A Canadian judge has ruled that the widely used thumbs-up emoji can prove that a person is legally entering into a contract.
According to a report from the New York Times, judge TJ Keene said the decision reflects a “new reality in Canadian society” as more people use emojis to express themselves. in all circumstances, including business dealings.
The case seeks to determine if a farmer agreed to sell tons of flax to a grain buyer in 2021. According to the report, the buyer sent the purchase contract to the farmer, and wrote “Please confirm the flax contract”.
Upon receiving the thumbs-up emoji as a response, he understood that the farmer “agreed to the contract” and the emoji was “his way” of accepting it. The farmer, on the other hand, said that the emoji was meant to confirm that he “received the flax contract”.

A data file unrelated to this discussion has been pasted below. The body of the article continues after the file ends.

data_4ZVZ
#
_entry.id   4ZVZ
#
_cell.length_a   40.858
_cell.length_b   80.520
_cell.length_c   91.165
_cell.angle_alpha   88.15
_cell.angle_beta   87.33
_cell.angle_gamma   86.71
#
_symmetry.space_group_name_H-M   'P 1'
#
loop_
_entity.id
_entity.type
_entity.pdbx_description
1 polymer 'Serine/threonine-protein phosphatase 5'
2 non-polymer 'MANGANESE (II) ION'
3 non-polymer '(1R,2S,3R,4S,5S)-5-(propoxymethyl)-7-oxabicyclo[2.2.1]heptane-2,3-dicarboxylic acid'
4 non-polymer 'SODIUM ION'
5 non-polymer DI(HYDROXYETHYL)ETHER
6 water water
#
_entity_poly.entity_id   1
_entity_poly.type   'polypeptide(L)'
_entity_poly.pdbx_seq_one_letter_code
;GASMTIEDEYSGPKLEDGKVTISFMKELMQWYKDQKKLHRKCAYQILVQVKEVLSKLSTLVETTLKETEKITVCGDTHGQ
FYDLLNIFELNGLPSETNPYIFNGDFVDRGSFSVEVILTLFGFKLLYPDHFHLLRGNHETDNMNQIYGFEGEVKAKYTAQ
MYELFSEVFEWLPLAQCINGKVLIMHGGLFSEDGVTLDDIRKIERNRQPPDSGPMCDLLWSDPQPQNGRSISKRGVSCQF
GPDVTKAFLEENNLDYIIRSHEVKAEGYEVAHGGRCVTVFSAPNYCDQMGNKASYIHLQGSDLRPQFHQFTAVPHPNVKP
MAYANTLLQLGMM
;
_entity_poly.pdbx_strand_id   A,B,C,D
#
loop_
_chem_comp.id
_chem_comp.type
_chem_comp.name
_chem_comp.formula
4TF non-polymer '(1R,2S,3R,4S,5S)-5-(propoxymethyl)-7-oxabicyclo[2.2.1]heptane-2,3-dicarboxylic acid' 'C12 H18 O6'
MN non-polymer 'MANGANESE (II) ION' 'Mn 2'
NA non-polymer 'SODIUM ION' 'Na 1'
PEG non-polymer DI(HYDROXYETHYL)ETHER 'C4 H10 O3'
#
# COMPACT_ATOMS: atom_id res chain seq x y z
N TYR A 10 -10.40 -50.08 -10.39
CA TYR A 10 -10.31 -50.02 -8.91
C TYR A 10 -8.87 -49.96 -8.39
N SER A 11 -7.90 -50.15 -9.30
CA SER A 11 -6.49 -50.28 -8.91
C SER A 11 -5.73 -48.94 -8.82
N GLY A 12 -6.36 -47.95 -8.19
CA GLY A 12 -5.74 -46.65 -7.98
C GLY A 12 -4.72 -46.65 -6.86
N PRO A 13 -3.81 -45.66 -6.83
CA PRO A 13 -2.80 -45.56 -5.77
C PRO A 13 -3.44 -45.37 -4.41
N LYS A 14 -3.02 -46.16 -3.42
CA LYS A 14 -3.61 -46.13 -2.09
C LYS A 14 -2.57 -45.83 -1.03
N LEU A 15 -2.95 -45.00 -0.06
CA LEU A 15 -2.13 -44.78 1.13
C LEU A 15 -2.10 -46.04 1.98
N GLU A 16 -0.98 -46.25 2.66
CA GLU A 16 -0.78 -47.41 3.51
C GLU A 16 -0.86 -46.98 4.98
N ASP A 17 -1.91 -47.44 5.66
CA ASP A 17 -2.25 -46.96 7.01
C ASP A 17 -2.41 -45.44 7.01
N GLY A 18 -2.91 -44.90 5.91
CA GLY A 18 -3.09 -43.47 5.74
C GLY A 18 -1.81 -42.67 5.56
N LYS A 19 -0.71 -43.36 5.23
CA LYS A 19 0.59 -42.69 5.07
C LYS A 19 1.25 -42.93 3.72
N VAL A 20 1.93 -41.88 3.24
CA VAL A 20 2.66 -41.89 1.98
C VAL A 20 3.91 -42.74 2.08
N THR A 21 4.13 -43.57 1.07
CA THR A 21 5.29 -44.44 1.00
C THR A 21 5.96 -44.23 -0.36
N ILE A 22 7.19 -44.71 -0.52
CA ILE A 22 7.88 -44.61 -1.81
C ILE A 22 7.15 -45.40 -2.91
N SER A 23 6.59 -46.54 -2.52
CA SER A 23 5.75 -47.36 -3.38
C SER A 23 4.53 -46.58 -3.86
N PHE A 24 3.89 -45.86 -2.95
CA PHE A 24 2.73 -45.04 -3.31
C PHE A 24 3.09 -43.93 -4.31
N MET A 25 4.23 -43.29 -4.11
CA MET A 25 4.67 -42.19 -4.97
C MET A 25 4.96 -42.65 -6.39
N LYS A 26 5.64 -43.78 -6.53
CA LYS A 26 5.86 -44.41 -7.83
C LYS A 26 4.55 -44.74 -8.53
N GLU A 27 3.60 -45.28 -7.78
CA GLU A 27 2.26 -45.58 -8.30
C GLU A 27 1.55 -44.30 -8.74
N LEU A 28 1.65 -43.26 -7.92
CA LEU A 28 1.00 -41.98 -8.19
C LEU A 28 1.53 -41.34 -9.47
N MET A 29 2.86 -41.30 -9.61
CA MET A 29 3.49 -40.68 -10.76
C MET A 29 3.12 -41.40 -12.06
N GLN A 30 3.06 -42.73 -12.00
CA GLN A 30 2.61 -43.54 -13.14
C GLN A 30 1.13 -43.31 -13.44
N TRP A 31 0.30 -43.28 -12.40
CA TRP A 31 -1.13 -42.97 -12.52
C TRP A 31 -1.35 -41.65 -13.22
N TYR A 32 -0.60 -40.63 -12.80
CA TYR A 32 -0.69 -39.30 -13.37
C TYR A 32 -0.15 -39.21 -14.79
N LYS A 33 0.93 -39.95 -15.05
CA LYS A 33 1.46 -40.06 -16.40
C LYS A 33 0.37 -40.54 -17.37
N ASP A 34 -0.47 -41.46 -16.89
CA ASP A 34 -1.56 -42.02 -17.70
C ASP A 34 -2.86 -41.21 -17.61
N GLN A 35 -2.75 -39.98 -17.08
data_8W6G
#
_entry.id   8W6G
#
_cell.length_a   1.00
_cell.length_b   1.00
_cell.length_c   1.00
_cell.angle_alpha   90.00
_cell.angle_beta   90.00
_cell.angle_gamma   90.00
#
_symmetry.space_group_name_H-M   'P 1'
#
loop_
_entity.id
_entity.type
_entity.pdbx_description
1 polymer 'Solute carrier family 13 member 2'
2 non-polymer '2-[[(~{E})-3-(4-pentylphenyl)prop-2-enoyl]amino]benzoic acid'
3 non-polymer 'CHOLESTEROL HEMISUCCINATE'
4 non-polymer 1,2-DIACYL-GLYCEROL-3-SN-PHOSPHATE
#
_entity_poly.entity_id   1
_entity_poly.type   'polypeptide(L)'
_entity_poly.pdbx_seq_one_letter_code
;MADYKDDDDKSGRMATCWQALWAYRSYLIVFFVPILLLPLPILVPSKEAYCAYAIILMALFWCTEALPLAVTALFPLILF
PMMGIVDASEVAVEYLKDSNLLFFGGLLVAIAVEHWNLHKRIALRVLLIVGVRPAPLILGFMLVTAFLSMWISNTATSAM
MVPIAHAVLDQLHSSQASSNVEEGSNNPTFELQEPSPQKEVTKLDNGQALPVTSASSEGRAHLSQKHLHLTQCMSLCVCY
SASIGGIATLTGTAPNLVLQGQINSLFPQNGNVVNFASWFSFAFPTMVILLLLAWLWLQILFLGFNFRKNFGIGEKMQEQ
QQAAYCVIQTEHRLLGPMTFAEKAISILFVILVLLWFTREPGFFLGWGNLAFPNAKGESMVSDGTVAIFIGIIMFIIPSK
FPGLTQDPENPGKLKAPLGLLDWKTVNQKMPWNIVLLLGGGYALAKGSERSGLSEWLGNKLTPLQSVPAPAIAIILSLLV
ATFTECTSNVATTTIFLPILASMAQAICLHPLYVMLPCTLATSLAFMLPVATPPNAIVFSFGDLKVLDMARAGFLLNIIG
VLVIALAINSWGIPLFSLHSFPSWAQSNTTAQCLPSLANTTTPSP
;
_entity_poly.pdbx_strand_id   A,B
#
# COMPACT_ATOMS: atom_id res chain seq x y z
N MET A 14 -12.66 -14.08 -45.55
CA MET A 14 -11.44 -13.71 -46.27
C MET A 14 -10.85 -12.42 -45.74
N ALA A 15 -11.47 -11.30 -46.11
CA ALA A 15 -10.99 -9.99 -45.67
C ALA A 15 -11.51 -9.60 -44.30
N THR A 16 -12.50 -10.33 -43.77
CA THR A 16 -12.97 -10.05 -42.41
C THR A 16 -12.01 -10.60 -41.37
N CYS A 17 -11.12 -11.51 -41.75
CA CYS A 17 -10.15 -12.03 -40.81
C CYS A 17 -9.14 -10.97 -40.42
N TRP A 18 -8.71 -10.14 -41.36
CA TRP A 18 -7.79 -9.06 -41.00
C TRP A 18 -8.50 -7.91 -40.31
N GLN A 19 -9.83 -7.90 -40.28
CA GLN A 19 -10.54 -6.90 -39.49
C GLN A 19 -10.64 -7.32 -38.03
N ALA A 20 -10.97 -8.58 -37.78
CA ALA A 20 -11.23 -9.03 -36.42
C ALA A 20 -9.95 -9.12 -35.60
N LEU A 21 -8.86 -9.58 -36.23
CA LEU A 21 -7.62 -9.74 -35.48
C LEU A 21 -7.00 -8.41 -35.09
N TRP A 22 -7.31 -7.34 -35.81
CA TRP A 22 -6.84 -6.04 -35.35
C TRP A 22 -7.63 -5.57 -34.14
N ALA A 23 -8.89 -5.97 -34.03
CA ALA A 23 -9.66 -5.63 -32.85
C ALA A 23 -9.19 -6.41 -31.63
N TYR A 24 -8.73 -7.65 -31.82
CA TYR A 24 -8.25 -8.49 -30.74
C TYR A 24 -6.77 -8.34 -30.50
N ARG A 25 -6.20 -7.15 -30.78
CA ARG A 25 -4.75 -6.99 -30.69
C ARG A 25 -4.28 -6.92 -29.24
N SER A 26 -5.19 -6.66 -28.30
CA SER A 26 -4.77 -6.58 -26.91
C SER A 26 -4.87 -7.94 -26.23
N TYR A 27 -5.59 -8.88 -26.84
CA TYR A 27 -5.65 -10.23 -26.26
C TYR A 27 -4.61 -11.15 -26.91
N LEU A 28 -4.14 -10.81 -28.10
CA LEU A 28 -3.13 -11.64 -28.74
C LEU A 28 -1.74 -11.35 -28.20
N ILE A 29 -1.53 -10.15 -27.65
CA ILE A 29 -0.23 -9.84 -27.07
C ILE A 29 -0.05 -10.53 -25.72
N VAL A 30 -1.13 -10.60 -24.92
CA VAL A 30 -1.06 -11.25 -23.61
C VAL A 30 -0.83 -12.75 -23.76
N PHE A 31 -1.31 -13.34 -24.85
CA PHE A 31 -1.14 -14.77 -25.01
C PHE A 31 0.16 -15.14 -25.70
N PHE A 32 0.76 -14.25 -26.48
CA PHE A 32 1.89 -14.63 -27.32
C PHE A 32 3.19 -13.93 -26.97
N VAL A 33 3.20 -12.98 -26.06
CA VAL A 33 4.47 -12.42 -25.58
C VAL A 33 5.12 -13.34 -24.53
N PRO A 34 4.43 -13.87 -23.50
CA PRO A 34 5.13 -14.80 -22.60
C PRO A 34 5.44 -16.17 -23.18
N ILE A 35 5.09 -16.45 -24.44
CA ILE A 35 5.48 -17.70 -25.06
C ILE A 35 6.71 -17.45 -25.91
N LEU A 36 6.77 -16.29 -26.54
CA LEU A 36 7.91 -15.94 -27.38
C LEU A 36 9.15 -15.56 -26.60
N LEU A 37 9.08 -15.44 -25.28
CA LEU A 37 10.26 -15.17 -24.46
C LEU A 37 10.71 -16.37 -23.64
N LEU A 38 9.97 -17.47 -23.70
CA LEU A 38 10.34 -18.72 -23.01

The judge noted that the farmer and the buyer had a long-standing business relationship, and that the farmer responded to previous sales agreements with texts such as “looks good”, “ok” or “yup “. In the decision, Justice Keene pointed to dictionary.com’s definition of the thumbs-up emoji: “used to express approval, approval or encouragement in digital communications, especially in Western cultures.”
Eric Goldman, a law professor at Santa Clara University School of Law, told the Times that despite the decision, the meaning of the thumbs-up emoji remains an open question, depending on each case. The professor noted that some young people may use the emoji in a sarcastic or dishonest way, while others may use it to confirm that they have received a message. The move could also offend some countries in the Middle East, he said. The case reminds “people that using the thumbs-up emoji can have serious legal consequences,” Goldman added.
Magazine: The legal dangers of joining DAOs